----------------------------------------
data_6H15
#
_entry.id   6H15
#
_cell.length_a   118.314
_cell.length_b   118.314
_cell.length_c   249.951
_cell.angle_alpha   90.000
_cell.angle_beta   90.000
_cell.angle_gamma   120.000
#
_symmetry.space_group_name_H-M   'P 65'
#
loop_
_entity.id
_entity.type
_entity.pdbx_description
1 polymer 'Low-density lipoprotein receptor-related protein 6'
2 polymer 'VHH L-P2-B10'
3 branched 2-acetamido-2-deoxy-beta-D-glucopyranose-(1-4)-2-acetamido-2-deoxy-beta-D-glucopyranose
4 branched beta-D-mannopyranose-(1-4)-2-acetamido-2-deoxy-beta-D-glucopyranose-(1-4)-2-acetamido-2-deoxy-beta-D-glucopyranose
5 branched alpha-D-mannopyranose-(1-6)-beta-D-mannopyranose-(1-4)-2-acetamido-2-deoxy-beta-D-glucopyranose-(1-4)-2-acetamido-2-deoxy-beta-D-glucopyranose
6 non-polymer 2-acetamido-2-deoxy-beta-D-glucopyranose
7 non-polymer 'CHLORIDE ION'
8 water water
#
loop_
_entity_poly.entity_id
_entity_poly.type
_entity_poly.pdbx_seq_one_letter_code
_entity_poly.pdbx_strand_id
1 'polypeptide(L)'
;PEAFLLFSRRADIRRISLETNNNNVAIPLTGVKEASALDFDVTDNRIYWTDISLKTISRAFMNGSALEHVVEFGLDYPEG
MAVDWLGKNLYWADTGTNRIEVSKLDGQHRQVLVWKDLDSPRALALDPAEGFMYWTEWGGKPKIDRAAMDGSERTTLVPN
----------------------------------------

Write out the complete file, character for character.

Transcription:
data_6H15
#
_entry.id   6H15
#
_cell.length_a   118.314
_cell.length_b   118.314
_cell.length_c   249.951
_cell.angle_alpha   90.000
_cell.angle_beta   90.000
_cell.angle_gamma   120.000
#
_symmetry.space_group_name_H-M   'P 65'
#
loop_
_entity.id
_entity.type
_entity.pdbx_description
1 polymer 'Low-density lipoprotein receptor-related protein 6'
2 polymer 'VHH L-P2-B10'
3 branched 2-acetamido-2-deoxy-beta-D-glucopyranose-(1-4)-2-acetamido-2-deoxy-beta-D-glucopyranose
4 branched beta-D-mannopyranose-(1-4)-2-acetamido-2-deoxy-beta-D-glucopyranose-(1-4)-2-acetamido-2-deoxy-beta-D-glucopyranose
5 branched alpha-D-mannopyranose-(1-6)-beta-D-mannopyranose-(1-4)-2-acetamido-2-deoxy-beta-D-glucopyranose-(1-4)-2-acetamido-2-deoxy-beta-D-glucopyranose
6 non-polymer 2-acetamido-2-deoxy-beta-D-glucopyranose
7 non-polymer 'CHLORIDE ION'
8 water water
#
loop_
_entity_poly.entity_id
_entity_poly.type
_entity_poly.pdbx_seq_one_letter_code
_entity_poly.pdbx_strand_id
1 'polypeptide(L)'
;PEAFLLFSRRADIRRISLETNNNNVAIPLTGVKEASALDFDVTDNRIYWTDISLKTISRAFMNGSALEHVVEFGLDYPEG
MAVDWLGKNLYWADTGTNRIEVSKLDGQHRQVLVWKDLDSPRALALDPAEGFMYWTEWGGKPKIDRAAMDGSERTTLVPN